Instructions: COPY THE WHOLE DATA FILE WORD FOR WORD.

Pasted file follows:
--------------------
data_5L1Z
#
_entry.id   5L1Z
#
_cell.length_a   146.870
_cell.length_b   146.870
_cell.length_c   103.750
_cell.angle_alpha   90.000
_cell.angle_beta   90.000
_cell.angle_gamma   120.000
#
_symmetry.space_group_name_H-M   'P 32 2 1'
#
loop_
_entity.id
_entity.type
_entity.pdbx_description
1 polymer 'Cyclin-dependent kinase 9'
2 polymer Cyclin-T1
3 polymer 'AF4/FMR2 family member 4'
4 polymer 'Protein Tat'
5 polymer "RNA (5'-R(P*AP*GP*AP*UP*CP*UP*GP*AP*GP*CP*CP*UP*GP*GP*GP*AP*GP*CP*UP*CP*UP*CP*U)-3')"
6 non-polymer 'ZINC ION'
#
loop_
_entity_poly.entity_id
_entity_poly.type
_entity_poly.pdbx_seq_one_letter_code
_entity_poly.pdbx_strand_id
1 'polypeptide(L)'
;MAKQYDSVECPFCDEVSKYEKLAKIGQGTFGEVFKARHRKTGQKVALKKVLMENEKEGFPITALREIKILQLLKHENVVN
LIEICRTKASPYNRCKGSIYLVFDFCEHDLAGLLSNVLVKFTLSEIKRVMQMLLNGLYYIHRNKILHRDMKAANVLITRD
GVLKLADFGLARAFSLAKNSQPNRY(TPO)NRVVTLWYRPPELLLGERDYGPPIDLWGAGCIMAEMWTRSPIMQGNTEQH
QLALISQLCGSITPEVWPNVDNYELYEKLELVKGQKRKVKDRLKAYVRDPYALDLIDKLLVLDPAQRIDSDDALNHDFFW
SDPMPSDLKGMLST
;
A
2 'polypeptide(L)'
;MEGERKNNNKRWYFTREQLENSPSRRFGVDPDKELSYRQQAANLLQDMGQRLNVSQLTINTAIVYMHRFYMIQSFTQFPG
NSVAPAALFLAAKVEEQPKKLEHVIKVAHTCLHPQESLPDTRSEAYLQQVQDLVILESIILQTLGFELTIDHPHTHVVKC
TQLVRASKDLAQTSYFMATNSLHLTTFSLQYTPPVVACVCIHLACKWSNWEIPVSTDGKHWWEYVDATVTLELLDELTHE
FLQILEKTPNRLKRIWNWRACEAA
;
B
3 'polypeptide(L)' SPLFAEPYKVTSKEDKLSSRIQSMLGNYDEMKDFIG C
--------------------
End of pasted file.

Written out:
data_5L1Z
#
_entry.id   5L1Z
#
_cell.length_a   146.870
_cell.length_b   146.870
_cell.length_c   103.750
_cell.angle_alpha   90.000
_cell.angle_beta   90.000
_cell.angle_gamma   120.000
#
_symmetry.space_group_name_H-M   'P 32 2 1'
#
loop_
_entity.id
_entity.type
_entity.pdbx_description
1 polymer 'Cyclin-dependent kinase 9'
2 polymer Cyclin-T1
3 polymer 'AF4/FMR2 family member 4'
4 polymer 'Protein Tat'
5 polymer "RNA (5'-R(P*AP*GP*AP*UP*CP*UP*GP*AP*GP*CP*CP*UP*GP*GP*GP*AP*GP*CP*UP*CP*UP*CP*U)-3')"
6 non-polymer 'ZINC ION'
#
loop_
_entity_poly.entity_id
_entity_poly.type
_entity_poly.pdbx_seq_one_letter_code
_entity_poly.pdbx_strand_id
1 'polypeptide(L)'
;MAKQYDSVECPFCDEVSKYEKLAKIGQGTFGEVFKARHRKTGQKVALKKVLMENEKEGFPITALREIKILQLLKHENVVN
LIEICRTKASPYNRCKGSIYLVFDFCEHDLAGLLSNVLVKFTLSEIKRVMQMLLNGLYYIHRNKILHRDMKAANVLITRD
GVLKLADFGLARAFSLAKNSQPNRY(TPO)NRVVTLWYRPPELLLGERDYGPPIDLWGAGCIMAEMWTRSPIMQGNTEQH
QLALISQLCGSITPEVWPNVDNYELYEKLELVKGQKRKVKDRLKAYVRDPYALDLIDKLLVLDPAQRIDSDDALNHDFFW
SDPMPSDLKGMLST
;
A
2 'polypeptide(L)'
;MEGERKNNNKRWYFTREQLENSPSRRFGVDPDKELSYRQQAANLLQDMGQRLNVSQLTINTAIVYMHRFYMIQSFTQFPG
NSVAPAALFLAAKVEEQPKKLEHVIKVAHTCLHPQESLPDTRSEAYLQQVQDLVILESIILQTLGFELTIDHPHTHVVKC
TQLVRASKDLAQTSYFMATNSLHLTTFSLQYTPPVVACVCIHLACKWSNWEIPVSTDGKHWWEYVDATVTLELLDELTHE
FLQILEKTPNRLKRIWNWRACEAA
;
B
3 'polypeptide(L)' SPLFAEPYKVTSKEDKLSSRIQSMLGNYDEMKDFIG C